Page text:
Character Motivation

What makes you do the things that you do? What makes you reach for that cookie when you are on a diet? Or play that game when you should be sleeping? What really motivates us to act?

What motivates someone to murder?

Recently, I finished watching the Netflix docuseries “Killer Inside: The Mind of Aaron Hernandez” which doesn’t come to a definite conclusion as to the motivation for committing the crimes of which Hernandez is accused or as to the reason behind his suicide. It begs the question of what does motivate someone to commit the heinous act of murder.

FOXBORO, MA – DECEMBER 10: Aaron Hernandez #81 of the New England Patriots smiles from the sidelines in the fourth quarter during a game against the Houston Texans at Gillette Stadium on December 10, 2012 in Foxboro, Massachusetts. (Photo by Jim Rogash/Getty Images)

Acts of passion are some how understandable if murder can ever understood. The idea of loosing control and taking a life has been used a character’s motivation over and over again. A typically upright and thereby good being is over taken by passion or it’s darker sister rage. When they come back to their senses with blood on their hands, what do they do? If we are dealing with fiction, the story doesn’t go forward unless they try and hide their crime. In real life, do they call the police or hide the crime? All of which circles back to fictional scenario?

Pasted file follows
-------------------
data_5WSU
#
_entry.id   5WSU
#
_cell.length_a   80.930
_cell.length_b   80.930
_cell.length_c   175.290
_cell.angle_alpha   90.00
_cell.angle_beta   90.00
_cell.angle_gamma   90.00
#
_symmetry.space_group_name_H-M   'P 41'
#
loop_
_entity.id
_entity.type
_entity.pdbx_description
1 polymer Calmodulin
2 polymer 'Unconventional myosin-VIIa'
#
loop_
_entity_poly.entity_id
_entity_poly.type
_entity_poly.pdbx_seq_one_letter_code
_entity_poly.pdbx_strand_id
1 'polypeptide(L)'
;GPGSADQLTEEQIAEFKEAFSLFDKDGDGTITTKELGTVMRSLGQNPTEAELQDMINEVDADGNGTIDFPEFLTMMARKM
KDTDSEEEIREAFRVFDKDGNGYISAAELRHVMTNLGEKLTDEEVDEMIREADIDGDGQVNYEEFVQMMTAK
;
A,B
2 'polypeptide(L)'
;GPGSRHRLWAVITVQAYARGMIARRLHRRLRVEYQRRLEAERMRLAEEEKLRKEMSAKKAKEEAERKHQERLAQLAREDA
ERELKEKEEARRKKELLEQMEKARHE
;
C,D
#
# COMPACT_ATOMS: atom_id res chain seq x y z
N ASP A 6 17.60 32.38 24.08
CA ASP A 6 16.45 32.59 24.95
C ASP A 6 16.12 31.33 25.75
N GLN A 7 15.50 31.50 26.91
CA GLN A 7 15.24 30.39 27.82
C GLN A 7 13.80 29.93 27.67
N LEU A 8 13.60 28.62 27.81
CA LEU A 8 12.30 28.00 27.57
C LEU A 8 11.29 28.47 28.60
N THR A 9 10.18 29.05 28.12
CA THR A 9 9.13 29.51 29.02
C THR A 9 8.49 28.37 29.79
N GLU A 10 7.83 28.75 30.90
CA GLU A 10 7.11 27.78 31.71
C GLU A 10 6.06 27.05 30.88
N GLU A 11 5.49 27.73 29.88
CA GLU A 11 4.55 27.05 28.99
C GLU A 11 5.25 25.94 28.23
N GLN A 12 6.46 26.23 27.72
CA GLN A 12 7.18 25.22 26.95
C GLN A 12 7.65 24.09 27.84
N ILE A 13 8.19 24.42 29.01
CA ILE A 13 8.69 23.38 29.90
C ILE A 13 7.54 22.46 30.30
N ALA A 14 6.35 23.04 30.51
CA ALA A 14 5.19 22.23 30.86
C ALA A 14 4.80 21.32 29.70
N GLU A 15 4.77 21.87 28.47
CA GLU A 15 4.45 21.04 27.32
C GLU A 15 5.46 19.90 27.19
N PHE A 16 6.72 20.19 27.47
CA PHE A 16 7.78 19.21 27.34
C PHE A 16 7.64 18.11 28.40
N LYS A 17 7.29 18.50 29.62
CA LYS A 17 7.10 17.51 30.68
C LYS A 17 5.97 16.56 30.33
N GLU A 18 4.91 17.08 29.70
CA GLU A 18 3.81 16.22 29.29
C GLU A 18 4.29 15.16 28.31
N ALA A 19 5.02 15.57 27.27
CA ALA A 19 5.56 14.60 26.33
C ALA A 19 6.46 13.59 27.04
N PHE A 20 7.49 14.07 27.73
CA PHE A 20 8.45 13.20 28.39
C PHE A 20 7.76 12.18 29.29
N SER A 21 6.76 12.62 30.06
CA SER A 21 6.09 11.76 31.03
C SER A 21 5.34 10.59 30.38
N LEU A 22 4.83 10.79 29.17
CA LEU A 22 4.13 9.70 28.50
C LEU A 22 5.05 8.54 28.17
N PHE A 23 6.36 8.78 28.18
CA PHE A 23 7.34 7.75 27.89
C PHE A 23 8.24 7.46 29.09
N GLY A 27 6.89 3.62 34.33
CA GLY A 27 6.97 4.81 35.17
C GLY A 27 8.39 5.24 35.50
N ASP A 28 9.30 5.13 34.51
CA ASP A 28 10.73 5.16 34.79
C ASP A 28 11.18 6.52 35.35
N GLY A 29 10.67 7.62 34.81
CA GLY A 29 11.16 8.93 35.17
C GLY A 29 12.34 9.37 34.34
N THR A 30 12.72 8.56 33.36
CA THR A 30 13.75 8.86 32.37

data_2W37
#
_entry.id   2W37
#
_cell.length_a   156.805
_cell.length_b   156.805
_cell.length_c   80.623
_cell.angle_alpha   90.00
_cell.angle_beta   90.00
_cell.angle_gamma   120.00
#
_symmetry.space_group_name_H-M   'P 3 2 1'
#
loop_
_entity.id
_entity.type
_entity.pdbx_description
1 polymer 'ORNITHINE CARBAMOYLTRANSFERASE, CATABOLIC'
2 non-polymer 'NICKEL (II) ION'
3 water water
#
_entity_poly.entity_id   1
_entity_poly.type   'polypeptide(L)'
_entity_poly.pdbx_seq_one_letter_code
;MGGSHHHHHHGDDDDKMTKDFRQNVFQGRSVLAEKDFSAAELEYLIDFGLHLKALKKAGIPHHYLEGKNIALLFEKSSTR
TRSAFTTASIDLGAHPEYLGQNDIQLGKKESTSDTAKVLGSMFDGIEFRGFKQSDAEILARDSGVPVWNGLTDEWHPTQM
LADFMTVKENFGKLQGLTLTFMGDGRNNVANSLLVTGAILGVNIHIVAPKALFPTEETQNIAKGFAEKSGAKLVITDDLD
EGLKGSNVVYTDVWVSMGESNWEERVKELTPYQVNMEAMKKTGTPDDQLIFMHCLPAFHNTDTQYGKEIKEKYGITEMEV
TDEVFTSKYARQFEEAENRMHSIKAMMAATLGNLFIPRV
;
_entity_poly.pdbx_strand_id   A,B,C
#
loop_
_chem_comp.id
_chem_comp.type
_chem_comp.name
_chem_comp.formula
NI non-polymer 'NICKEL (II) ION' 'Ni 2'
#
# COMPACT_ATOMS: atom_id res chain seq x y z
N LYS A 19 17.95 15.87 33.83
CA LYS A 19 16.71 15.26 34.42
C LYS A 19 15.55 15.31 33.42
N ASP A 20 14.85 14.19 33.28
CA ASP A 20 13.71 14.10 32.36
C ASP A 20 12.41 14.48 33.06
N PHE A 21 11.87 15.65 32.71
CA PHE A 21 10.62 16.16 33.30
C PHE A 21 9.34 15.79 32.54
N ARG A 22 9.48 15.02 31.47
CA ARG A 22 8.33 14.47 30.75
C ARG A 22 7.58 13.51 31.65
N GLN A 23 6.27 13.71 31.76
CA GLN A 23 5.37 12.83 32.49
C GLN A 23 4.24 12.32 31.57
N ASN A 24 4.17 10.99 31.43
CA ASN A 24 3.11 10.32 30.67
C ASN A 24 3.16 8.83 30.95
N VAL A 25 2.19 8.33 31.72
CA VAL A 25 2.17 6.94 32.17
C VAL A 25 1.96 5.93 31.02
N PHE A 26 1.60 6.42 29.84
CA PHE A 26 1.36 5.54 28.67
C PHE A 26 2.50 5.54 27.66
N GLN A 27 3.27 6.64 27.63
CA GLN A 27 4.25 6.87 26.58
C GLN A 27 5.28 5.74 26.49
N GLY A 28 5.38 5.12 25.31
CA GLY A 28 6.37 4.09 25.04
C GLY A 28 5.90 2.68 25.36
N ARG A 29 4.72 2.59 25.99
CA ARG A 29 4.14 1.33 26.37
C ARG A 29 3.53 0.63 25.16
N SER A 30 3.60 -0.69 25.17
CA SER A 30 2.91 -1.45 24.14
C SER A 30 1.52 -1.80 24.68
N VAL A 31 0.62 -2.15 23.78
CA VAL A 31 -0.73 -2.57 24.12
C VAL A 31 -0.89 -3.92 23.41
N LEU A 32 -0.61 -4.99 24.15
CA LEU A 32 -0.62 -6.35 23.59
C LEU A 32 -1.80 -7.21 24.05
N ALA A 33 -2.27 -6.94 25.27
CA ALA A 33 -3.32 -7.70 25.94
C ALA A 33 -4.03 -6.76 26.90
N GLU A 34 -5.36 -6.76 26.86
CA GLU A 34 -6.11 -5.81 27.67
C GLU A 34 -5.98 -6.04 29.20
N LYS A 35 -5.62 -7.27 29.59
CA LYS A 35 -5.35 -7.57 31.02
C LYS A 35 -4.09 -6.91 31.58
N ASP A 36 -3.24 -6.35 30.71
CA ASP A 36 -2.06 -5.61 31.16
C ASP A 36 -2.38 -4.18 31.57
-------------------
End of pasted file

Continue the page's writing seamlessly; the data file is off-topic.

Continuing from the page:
Revenge is another popular motive. Along with greed. These are text book motivations. Understandable to the point that the reader doesn’t give them a second thought.

In watching the docuseries about Aaron Hernández, we see the life of an American athlete on the cusp of greatness fall apart. First with his arrest for the murder of a friend and then more cracks in the foundation of this perfect life appeared. It turned out that there more cracks than anything else in the life of Aaron Hernandez.

He was a young man with a good heart and a bad brain. After his death in 2017, he was diagnosed with chronic traumatic encephalopath, which may have effected his behavior in life. If you haven’t hear of the condition commonly referred to as CTE, it is sometimes called fistfighter’s dementia. A number of former football players have been diagnosed with it following their early deaths.

Watching the life of Aaron Hernandez unfold in three episodes. I see how the series unfolds his character artfully, sympathetically. You feel him and yet you never forget what he is accused of doing. You see how in attempting to avoid the consequence of one crime, he provide the police with all the evidence they would need to convict him of the another crime. It is somewhat like what happens in mythology when the hero tries to avoid his fate and only ends up running directly towards it.

Real life is often stranger than fiction. It is always more complex. When authors water down motivation they water down their plots. I think about this as I write. Am I dumbing down my own plots by not considering the bad guy’s motivation? My current bad guy or gal has killed at least two people and as I work on rewriting the current draft, I wonder about their motivation.

I wonder about the complexities of my villain’s life. What has led them to this point where the death of another is the preferred option? Maybe it is just the easier option?

Death as the easier option is somehow more unsettling? Yet if we look around us there are tons of examples of people choosing that option.

These are the thoughts rattling round my brain.

What’s bouncing round your head?

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Night Stalker Too Graphic?